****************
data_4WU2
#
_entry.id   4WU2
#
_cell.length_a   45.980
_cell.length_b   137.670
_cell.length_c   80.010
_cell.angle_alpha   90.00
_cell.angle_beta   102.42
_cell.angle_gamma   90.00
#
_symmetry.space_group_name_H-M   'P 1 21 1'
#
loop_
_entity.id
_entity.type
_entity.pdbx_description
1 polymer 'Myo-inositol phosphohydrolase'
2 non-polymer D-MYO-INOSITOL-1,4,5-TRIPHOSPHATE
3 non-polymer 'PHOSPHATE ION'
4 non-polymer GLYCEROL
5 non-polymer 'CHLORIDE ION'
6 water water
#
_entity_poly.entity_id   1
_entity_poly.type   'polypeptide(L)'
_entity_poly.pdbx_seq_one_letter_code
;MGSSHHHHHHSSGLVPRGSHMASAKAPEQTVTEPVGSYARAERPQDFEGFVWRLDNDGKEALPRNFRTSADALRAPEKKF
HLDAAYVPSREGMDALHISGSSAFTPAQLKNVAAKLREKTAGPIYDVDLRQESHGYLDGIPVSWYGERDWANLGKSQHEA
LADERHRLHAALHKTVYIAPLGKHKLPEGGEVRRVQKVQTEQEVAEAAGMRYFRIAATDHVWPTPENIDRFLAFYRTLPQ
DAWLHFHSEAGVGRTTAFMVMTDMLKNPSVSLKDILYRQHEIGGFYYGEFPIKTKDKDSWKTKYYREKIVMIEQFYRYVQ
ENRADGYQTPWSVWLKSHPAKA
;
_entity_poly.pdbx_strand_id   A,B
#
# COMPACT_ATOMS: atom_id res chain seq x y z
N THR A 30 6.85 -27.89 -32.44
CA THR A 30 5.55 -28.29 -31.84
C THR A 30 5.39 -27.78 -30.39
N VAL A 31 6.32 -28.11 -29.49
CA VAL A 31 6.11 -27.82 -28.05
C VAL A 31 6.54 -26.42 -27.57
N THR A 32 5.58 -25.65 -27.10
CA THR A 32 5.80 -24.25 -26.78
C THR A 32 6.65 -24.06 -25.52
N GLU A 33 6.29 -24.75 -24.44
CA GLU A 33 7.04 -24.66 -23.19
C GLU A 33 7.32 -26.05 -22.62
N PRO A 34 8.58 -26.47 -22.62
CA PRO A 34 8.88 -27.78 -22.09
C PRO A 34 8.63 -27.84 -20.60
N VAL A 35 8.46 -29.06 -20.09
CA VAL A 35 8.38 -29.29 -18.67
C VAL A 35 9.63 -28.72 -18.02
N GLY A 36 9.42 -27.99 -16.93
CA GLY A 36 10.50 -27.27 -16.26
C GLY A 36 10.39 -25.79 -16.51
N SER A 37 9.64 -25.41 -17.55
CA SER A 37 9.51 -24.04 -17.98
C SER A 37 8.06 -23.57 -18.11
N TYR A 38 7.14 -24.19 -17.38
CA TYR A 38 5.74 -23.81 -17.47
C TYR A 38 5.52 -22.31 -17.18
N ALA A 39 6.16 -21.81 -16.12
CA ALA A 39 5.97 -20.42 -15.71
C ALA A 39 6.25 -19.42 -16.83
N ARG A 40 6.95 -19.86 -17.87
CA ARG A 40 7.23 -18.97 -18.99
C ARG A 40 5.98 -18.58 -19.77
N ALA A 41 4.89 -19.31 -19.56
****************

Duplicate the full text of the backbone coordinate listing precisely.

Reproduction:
data_4WU2
#
_entry.id   4WU2
#
_cell.length_a   45.980
_cell.length_b   137.670
_cell.length_c   80.010
_cell.angle_alpha   90.00
_cell.angle_beta   102.42
_cell.angle_gamma   90.00
#
_symmetry.space_group_name_H-M   'P 1 21 1'
#
loop_
_entity.id
_entity.type
_entity.pdbx_description
1 polymer 'Myo-inositol phosphohydrolase'
2 non-polymer D-MYO-INOSITOL-1,4,5-TRIPHOSPHATE
3 non-polymer 'PHOSPHATE ION'
4 non-polymer GLYCEROL
5 non-polymer 'CHLORIDE ION'
6 water water
#
_entity_poly.entity_id   1
_entity_poly.type   'polypeptide(L)'
_entity_poly.pdbx_seq_one_letter_code
;MGSSHHHHHHSSGLVPRGSHMASAKAPEQTVTEPVGSYARAERPQDFEGFVWRLDNDGKEALPRNFRTSADALRAPEKKF
HLDAAYVPSREGMDALHISGSSAFTPAQLKNVAAKLREKTAGPIYDVDLRQESHGYLDGIPVSWYGERDWANLGKSQHEA
LADERHRLHAALHKTVYIAPLGKHKLPEGGEVRRVQKVQTEQEVAEAAGMRYFRIAATDHVWPTPENIDRFLAFYRTLPQ
DAWLHFHSEAGVGRTTAFMVMTDMLKNPSVSLKDILYRQHEIGGFYYGEFPIKTKDKDSWKTKYYREKIVMIEQFYRYVQ
ENRADGYQTPWSVWLKSHPAKA
;
_entity_poly.pdbx_strand_id   A,B
#
# COMPACT_ATOMS: atom_id res chain seq x y z
N THR A 30 6.85 -27.89 -32.44
CA THR A 30 5.55 -28.29 -31.84
C THR A 30 5.39 -27.78 -30.39
N VAL A 31 6.32 -28.11 -29.49
CA VAL A 31 6.11 -27.82 -28.05
C VAL A 31 6.54 -26.42 -27.57
N THR A 32 5.58 -25.65 -27.10
CA THR A 32 5.80 -24.25 -26.78
C THR A 32 6.65 -24.06 -25.52
N GLU A 33 6.29 -24.75 -24.44
CA GLU A 33 7.04 -24.66 -23.19
C GLU A 33 7.32 -26.05 -22.62
N PRO A 34 8.58 -26.47 -22.62
CA PRO A 34 8.88 -27.78 -22.09
C PRO A 34 8.63 -27.84 -20.60
N VAL A 35 8.46 -29.06 -20.09
CA VAL A 35 8.38 -29.29 -18.67
C VAL A 35 9.63 -28.72 -18.02
N GLY A 36 9.42 -27.99 -16.93
CA GLY A 36 10.50 -27.27 -16.26
C GLY A 36 10.39 -25.79 -16.51
N SER A 37 9.64 -25.41 -17.55
CA SER A 37 9.51 -24.04 -17.98
C SER A 37 8.06 -23.57 -18.11
N TYR A 38 7.14 -24.19 -17.38
CA TYR A 38 5.74 -23.81 -17.47
C TYR A 38 5.52 -22.31 -17.18
N ALA A 39 6.16 -21.81 -16.12
CA ALA A 39 5.97 -20.42 -15.71
C ALA A 39 6.25 -19.42 -16.83
N ARG A 40 6.95 -19.86 -17.87
CA ARG A 40 7.23 -18.97 -18.99
C ARG A 40 5.98 -18.58 -19.77
N ALA A 41 4.89 -19.31 -19.56